Skink lizard painted on a rock amidst landscaping river rocks
Recently a lovely lady who bought one of my rocks on my Etsy site said she would love to see a tiger rock. As I began the process of choosing the right rock for the task, I realized that quite a lot goes into the selection process. So I’ve made a short list of things that I take into consideration while picking the perfect rock.
While I sometimes reverse this whole process and find a rock that I imagine being a certain animal, I usually decide what sort of animal I want to paint first and then choose a rock that fits it. When I’m pursuing my rock pile, it’s helpful to know what my painting subject is so I know what shape of rock to look for. Round rocks for lady bugs, triangular rocks for frogs, round or oval rocks for cats, and so on. This time, it was a tiger. But tigers can take several shapes based on how they’re posed, so I also need to decide what the tiger is doing.
Sometimes the animal’s pose drastically effects the shape of the rock. A curled cat is more round than a crouched cat, and a rock painted fully as a frog works best triangular while a rock with a frog perched on it need not be any particular shape at all. Tigers tend to be oblong in most cases, but how oblong, exactly, still depends on the pose.
I did a general search for tiger images to find some inspiration for a pose. I found a few that I liked, and decided that the tiger is going to be lying on a rock, leaving some natural stone coloration on the bottom. Sometimes I paint the entire rock as the animal, but recently I have found that leaving some natural on the bottom allows for more expression in the animal’s pose, and gives more individuality to each piece.
With my chosen pose in mind, I did a few searches on Google and Pinterest for references on different body angles and shapes and narrowed down the shape of rock I am looking for. Then I could go to my rock stashes and search for the right oblong rock.
A lot of people ask where I get my rocks. Most of my rocks come from landscaping rock and indigenous rocks I find on my family’s property. I have been meaning to call the local landscaping companies to see if I can hand-pick rocks from their supply, as I have heard other rock painters find their rocks that way, but I haven’t yet.
Right now I have a limited rock garden with me and a bigger one still at my parent’s house that I haven’t relocated yet. This limits the rock choosing possibilities, so I factor this into my selection. Sometimes with a little tweaking, I can shift an animal’s pose to accommodate a rock I already have. Other times, I go in search of a new rock. Luckily, as I love painting big cats, I keep a good number of big-cat-shaped rocks on hand.
Snow leopard rocks of different sizes (and shapes)
Do I want to paint a pocket rock, a paper weight, or a door stop? The size depends largely on how much work I want to do on a given project, and whether I want to keep it for my own collection or put it up for sale–and if so, how much someone might be willing to pay for my art. Bigger rocks allow for more detail, working room, and impact; but smaller rocks are easier to maneuver and less expensive to purchase and ship. In the case of the tiger, I wanted something with some good working room that wouldn’t cost eight toes to ship.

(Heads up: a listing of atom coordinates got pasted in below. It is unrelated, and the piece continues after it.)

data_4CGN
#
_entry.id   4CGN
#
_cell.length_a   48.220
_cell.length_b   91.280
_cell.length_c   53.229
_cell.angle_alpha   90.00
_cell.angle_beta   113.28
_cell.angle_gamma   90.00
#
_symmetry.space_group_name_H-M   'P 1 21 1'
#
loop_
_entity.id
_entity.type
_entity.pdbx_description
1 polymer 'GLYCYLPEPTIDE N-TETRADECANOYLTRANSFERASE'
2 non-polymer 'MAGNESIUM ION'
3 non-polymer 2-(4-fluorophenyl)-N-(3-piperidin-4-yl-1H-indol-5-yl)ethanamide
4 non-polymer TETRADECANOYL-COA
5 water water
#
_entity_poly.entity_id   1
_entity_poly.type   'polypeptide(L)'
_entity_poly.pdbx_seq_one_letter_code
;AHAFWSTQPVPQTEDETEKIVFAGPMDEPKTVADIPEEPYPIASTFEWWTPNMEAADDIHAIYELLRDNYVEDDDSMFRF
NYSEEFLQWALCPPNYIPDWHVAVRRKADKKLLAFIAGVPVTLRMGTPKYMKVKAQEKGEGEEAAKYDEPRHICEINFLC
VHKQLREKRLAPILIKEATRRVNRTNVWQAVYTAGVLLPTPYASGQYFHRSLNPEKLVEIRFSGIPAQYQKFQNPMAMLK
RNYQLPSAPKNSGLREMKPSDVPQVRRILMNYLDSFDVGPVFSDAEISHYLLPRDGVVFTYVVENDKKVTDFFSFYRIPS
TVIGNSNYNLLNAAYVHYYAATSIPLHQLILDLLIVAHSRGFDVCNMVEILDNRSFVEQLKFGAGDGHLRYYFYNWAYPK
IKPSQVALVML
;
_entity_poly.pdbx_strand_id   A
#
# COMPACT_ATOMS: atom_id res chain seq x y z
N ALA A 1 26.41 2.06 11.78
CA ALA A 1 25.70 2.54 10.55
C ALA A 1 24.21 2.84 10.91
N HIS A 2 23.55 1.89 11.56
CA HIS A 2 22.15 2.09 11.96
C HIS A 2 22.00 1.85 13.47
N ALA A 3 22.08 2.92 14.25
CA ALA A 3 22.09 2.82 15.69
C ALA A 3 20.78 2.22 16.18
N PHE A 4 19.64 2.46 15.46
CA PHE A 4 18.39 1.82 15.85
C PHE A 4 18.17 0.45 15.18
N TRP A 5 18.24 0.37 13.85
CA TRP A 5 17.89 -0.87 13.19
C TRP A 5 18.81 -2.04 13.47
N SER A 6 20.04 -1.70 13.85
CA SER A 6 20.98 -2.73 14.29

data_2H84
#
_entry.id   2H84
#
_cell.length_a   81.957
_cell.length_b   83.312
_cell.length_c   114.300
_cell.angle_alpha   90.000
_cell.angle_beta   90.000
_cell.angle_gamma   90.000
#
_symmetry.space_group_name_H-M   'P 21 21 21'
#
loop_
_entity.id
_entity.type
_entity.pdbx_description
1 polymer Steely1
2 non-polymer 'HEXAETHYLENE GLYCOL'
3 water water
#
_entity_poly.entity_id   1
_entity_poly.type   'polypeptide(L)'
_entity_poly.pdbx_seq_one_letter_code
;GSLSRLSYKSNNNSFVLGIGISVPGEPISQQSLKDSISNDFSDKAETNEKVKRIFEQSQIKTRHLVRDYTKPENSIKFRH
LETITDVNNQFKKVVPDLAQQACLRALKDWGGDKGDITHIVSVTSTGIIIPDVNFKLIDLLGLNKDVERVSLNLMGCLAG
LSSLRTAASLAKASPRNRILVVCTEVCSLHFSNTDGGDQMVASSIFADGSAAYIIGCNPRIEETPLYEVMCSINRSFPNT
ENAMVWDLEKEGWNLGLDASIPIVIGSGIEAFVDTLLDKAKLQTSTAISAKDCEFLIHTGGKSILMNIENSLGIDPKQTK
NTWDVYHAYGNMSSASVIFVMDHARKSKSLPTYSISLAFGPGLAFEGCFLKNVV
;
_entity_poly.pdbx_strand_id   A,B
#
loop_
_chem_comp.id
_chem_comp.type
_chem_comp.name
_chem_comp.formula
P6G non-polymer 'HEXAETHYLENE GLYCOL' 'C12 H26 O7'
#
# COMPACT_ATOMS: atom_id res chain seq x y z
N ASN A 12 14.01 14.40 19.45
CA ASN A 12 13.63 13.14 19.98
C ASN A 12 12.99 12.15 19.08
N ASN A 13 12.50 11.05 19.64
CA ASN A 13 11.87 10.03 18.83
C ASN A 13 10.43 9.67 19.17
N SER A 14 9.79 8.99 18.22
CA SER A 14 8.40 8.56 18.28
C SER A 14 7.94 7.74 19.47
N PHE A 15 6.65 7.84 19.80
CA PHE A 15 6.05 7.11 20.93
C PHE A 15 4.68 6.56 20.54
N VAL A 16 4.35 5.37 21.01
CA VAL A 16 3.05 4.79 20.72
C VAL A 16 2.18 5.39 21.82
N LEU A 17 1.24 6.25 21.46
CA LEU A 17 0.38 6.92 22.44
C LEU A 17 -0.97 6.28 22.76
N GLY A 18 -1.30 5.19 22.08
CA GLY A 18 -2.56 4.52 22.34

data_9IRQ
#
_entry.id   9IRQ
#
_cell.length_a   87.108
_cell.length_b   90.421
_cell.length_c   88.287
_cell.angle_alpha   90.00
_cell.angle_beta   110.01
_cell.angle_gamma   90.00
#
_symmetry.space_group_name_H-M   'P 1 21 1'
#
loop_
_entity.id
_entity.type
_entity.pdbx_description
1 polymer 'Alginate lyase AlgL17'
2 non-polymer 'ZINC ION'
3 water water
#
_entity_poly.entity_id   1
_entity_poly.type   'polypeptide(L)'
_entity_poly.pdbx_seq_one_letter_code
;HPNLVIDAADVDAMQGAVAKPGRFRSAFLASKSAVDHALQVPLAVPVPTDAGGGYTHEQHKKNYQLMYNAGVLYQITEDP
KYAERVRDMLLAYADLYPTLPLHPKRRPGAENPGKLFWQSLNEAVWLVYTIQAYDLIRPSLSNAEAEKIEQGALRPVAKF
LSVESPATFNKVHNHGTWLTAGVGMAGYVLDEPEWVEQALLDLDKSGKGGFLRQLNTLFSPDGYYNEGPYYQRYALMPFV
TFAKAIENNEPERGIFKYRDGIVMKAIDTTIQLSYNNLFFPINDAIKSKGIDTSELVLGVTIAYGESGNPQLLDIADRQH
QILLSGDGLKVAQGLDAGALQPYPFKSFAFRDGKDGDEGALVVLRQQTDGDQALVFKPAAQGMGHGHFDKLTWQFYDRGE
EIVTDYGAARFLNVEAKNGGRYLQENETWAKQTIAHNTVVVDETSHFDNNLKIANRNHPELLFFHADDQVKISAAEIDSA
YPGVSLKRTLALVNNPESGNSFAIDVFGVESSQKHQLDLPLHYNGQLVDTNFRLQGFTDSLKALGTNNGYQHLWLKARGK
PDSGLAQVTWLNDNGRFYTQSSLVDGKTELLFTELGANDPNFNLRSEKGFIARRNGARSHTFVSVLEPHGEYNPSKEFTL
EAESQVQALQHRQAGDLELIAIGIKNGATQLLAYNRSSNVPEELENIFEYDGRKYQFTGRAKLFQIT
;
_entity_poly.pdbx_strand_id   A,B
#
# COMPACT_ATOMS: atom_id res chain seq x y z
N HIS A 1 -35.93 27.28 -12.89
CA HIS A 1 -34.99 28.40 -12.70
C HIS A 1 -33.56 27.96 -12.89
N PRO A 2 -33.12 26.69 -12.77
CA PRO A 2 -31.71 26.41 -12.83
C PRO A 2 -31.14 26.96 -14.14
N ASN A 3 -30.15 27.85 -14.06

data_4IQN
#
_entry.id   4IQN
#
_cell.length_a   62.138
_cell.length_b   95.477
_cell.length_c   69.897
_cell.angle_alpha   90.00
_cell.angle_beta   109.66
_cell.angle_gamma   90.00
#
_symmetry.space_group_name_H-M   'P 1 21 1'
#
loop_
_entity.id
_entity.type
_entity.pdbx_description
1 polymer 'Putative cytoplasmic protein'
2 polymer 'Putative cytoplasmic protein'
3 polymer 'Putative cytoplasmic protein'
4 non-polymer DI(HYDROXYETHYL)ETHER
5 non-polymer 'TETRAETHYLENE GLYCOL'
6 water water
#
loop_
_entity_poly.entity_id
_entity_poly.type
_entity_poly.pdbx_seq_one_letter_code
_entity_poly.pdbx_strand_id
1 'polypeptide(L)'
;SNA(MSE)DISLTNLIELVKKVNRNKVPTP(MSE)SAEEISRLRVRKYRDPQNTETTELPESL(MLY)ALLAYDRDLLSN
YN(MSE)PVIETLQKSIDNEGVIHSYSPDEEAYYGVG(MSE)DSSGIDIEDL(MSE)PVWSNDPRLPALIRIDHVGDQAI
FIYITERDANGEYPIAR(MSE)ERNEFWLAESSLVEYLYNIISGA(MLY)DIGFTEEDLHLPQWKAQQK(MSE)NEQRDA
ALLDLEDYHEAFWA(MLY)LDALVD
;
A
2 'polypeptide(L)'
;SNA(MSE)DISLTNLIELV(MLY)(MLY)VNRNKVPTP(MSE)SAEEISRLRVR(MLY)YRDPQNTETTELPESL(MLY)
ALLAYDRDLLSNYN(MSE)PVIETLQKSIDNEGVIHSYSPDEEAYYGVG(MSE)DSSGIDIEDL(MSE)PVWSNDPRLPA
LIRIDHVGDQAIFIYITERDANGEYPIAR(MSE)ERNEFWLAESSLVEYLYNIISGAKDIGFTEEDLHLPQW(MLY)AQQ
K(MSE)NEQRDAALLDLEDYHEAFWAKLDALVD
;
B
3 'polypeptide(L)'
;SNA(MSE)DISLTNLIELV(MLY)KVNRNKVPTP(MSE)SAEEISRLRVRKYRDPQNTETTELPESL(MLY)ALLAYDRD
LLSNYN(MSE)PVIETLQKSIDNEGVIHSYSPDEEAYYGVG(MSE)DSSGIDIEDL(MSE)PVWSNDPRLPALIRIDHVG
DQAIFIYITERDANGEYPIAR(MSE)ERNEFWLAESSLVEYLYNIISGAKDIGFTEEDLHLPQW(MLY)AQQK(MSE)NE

This is an important one to consider if the painting will have lots of detail, less important if the painting subject is more simple. Rough, pock-marked surfaces make details broken and sloppy, as it’s hard to paint fine detail on a constantly changing surface. A smooth rock surface lends itself to unbroken base coats and crisp details. As a general rule, I tend to avoid granite, as the granular composition prevents a good smooth surface (see the light rocks in the top photo). I use lots of basalt rocks, a native rock in my area that can be rough or smooth depending on where you find it, and other smooth rocks found in landscaping river rock. For the tiger, which would be very detailed, I wanted a very smooth rock.
In the end, I chose this rock:
Viewing Angle (The shine is a coat of clear sealer)
It’s oblong, a good 4.5″ long, and smooth. Click on the pictures to zoom and see the surface texture. The viewing angle is the angle the rock will be best viewed; this is where the majority of the detail will be. This usually involves the animal’s head/face, and the general form of the pose. It is the most important shape of the rock, but the top and side views also go into consideration.
I always double-check the chosen rock for stability on a flat surface; I don’t want the rock to wobble horribly or roll away. If it is an animal that will be standing up, like an elephant or horse, I make sure the rock can stand up on its own. This rock does shake some, but is stable enough to stay still when poked rather than wobble forever (like it does when It’s upside-down).
As you can see, they don't have to be fancy.
Now that it’s passed the other criteria, I run a few quick sketches to make sure my subject will work on the rock. Here I’ve drawn a few on some scratch paper with the pen that was closest.
I drew my intended pose in several different ways, testing it out. Given the shape of the rock, I liked the head on the left of the rock better, as there’s a flat area there that would be best for the head. The right side is more rounded and better for a tail.
After exploring a few poses, I think I will go with pose # 5. It will be tweaked somewhat once I start drawing the form onto the rock, but the sketch is the general idea of it.
My Question for You:
Have you ever considered trying to paint rocks? What would you paint on one if you did?